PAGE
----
ICD-10-CM Code S13.101D

Dislocation of unspecified cervical vertebrae, subsequent encounter

Version 2020 Billable Code POA Exempt

Valid for Submission

S13.101D is a billable code used to specify a medical diagnosis of dislocation of unspecified cervical vertebrae, subsequent encounter. The code is valid for the year 2020 for the submission of HIPAA-covered transactions. The ICD-10-CM code S13.101D might also be used to specify conditions or terms like closed dislocation cervical spine, closed dislocations of multiple cervical vertebrae, closed spinal dislocation with anterior cervical cord lesion, closed spinal dislocation with central cervical cord lesion, closed spinal dislocation with complete cervical cord lesion, closed spinal dislocation with posterior cervical cord lesion, etc The code is exempt from present on admission (POA) reporting for inpatient admissions to general acute care hospitals.

ICD-10:S13.101D
Short Description:Dislocation of unspecified cervical vertebrae, subs encntr
Long Description:Dislocation of unspecified cervical vertebrae, subsequent encounter

Synonyms

The following clinical terms are approximate synonyms or lay terms that might be used to identify the correct diagnosis code:

  • Closed dislocation cervical spine
  • Closed dislocations of multiple cervical vertebrae
  • Closed spinal dislocation with anterior cervical cord lesion
  • Closed spinal dislocation with central cervical cord lesion
  • Closed spinal dislocation with complete cervical cord lesion
  • Closed spinal dislocation with posterior cervical cord lesion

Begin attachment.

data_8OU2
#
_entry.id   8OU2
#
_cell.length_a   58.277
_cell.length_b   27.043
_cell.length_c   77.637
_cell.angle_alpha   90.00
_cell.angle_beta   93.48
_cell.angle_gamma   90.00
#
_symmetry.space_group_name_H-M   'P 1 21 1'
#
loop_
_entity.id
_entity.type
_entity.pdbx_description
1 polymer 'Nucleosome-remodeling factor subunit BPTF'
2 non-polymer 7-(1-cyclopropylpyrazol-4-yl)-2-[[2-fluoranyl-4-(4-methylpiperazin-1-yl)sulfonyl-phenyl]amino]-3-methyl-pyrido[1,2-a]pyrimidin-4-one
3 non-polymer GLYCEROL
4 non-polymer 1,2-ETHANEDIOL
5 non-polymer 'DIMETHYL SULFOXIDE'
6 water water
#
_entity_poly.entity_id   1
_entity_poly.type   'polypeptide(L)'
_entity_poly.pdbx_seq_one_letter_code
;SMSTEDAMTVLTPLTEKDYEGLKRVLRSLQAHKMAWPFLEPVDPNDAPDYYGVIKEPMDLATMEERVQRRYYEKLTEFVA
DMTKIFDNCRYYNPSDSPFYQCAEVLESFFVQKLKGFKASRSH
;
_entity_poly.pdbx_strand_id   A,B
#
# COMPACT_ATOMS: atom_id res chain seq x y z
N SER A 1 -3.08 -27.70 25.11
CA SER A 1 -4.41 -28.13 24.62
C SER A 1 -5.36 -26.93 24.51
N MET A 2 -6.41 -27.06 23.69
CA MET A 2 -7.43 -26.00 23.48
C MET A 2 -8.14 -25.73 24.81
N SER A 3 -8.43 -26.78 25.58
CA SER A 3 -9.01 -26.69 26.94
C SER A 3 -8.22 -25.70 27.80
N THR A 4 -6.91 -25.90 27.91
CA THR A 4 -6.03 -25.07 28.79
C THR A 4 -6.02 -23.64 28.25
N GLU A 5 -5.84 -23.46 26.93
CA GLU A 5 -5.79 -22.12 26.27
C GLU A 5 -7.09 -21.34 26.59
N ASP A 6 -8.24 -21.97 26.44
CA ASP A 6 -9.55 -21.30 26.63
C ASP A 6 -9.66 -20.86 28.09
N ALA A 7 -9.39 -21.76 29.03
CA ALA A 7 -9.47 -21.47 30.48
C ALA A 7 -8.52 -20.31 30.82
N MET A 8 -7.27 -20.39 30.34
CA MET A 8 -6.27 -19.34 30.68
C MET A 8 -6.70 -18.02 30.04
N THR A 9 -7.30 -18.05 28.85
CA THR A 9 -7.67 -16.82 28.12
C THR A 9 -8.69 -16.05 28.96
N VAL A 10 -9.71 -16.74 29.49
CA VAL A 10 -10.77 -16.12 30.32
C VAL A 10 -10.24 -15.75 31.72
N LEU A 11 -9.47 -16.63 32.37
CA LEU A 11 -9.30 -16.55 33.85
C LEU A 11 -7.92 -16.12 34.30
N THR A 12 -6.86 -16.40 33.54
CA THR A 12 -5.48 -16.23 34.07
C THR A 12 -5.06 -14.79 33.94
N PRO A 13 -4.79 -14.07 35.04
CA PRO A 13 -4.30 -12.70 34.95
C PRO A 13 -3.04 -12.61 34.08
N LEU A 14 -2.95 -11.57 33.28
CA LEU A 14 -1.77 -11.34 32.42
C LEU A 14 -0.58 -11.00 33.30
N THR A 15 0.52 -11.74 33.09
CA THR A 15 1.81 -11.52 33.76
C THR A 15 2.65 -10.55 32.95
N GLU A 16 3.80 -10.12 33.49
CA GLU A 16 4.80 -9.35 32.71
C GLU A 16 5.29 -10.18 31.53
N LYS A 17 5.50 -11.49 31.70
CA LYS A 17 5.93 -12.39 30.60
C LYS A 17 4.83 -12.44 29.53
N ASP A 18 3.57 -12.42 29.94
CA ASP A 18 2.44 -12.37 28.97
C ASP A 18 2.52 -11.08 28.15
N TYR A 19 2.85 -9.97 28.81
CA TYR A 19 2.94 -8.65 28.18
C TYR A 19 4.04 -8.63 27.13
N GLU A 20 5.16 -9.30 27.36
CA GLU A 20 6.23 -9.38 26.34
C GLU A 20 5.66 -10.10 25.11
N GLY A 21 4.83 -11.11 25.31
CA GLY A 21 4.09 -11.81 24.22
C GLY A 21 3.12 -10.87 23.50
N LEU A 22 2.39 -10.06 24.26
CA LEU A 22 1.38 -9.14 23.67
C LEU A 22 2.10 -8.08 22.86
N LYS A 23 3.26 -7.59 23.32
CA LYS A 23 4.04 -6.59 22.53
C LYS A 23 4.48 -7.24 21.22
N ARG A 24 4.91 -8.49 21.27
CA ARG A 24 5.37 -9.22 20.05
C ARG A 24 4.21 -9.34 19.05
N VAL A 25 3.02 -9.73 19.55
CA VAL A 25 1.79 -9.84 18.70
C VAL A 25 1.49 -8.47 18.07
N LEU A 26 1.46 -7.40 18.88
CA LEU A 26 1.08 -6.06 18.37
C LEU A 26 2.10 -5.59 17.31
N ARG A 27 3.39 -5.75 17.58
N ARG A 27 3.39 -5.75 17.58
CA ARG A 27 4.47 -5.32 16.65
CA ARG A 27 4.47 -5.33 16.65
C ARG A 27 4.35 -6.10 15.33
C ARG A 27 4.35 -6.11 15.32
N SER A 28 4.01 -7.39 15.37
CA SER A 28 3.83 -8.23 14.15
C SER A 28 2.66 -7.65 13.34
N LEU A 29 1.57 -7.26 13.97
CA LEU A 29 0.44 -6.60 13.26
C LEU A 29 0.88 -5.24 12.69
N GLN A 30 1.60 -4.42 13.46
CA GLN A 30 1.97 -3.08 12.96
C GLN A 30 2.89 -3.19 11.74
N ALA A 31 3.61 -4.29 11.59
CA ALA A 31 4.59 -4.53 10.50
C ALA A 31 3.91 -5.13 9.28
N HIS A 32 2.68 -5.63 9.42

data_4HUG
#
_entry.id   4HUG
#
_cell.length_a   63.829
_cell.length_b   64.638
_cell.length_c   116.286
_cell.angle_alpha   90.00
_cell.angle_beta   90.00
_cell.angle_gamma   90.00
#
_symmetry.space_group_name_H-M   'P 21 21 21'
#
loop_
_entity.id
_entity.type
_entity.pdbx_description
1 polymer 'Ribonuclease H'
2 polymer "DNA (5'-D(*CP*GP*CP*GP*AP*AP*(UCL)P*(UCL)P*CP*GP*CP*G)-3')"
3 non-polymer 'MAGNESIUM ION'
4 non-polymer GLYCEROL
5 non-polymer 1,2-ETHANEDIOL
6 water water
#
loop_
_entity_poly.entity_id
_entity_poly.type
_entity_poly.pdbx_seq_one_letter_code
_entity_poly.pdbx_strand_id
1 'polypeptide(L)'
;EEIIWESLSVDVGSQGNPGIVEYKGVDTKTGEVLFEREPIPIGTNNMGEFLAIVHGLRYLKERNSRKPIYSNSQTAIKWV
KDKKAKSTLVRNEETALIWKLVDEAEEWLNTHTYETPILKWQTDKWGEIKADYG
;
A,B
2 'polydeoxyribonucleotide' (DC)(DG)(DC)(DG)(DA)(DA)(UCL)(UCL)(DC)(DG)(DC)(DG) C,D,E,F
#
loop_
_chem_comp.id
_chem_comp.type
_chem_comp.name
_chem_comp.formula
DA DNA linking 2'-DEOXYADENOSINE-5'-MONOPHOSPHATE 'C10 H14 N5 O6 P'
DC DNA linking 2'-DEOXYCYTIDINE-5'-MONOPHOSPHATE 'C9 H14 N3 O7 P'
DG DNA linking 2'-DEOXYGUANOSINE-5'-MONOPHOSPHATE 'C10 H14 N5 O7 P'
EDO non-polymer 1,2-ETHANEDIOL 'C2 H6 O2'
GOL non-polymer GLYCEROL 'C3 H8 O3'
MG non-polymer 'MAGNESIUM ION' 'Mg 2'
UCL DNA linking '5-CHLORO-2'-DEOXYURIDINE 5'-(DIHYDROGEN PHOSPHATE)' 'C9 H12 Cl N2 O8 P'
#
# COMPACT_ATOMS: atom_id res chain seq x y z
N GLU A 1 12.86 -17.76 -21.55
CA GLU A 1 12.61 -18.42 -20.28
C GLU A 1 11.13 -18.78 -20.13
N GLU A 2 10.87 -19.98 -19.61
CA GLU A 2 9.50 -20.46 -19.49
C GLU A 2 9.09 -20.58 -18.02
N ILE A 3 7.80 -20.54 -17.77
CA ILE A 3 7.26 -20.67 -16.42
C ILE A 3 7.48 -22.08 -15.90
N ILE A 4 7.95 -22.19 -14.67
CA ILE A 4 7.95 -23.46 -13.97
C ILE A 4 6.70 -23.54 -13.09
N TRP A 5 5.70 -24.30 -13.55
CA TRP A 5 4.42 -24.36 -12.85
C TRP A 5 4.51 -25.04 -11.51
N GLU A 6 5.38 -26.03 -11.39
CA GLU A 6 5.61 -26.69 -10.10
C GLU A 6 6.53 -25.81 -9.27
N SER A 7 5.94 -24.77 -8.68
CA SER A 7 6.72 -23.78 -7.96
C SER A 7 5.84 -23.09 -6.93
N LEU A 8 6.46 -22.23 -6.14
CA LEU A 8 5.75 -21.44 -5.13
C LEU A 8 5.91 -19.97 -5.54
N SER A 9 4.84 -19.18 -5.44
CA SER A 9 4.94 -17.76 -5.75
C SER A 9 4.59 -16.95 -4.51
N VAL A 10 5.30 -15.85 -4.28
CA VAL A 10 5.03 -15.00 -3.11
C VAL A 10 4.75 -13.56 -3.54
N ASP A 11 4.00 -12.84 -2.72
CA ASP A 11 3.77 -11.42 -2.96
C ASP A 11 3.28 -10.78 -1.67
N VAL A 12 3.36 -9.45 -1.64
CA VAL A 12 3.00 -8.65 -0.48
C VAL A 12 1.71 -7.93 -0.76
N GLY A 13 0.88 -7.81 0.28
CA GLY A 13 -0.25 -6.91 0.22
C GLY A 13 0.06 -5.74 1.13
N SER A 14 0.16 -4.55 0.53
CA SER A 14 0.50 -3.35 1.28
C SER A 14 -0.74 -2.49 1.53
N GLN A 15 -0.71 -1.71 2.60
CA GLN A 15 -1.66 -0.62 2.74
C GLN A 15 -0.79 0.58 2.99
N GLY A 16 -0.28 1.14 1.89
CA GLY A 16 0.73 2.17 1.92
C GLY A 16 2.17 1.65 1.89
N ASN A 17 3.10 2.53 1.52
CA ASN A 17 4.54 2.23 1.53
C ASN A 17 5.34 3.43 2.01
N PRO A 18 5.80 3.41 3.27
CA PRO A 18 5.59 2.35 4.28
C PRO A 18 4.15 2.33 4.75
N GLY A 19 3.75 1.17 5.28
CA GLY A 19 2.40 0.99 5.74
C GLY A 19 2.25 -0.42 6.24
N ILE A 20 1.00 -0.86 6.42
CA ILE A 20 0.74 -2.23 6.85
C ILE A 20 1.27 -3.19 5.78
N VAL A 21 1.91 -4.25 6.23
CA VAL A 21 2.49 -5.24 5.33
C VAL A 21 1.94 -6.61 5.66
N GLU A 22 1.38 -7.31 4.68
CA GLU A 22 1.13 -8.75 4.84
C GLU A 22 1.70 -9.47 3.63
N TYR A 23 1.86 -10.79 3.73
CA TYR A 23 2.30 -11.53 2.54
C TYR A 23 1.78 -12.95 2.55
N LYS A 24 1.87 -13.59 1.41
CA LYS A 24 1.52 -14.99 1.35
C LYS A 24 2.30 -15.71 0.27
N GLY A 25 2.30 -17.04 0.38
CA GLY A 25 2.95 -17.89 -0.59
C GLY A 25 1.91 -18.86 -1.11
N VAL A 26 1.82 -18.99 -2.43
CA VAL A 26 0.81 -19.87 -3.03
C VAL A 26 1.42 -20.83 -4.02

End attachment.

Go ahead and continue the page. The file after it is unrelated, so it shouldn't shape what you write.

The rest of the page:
• Closed traumatic dislocation of cervical vertebra
  • Dislocation of cervical facet joint
  • Fracture dislocation of cervical spine
  • Fracture dislocation of spine
  • Multiple open dislocations of back
  • Open dislocation of cervical spine
  • Open dislocation of fifth cervical vertebra
  • Open dislocation of multiple cervical vertebrae
  • Open dislocation of second cervical vertebra
  • Open dislocation of seventh cervical vertebra
  • Open dislocation of third cervical vertebra
  • Open spinal dislocation with anterior cervical cord lesion
  • Open spinal dislocation with central cervical cord lesion
  • Open spinal dislocation with complete cervical cord lesion
  • Open spinal dislocation with posterior cervical cord lesion
  • Spinal dislocation with cervical cord lesion
  • Traumatic dislocation of joint of cervical vertebra
  • Traumatic dislocation of multiple cervical vertebra

Diagnostic Related Groups

The ICD-10 code S13.101D is grouped in the following groups for version MS-DRG V37.0 What are Diagnostic Related Groups?
The Diagnostic Related Groups (DRGs) are a patient classification scheme which provides a means of relating the type of patients a hospital treats. The DRGs divides all possible principal diagnoses into mutually exclusive principal diagnosis areas referred to as Major Diagnostic Categories (MDC).
applicable from 10/01/2019 through 09/30/2020.

  • 949 - AFTERCARE WITH CC/MCC
  • 950 - AFTERCARE WITHOUT CC/MCC

Present on Admission (POA)

S13.101D is exempt from POA reporting - The Present on Admission (POA) indicator is used for diagnosis codes included in claims involving inpatient admissions to general acute care hospitals. POA indicators must be reported to CMS on each claim to facilitate the grouping of diagnoses codes into the proper Diagnostic Related Groups (DRG). CMS publishes a listing of specific diagnosis codes that are exempt from the POA reporting requirement. Review other POA exempt codes here .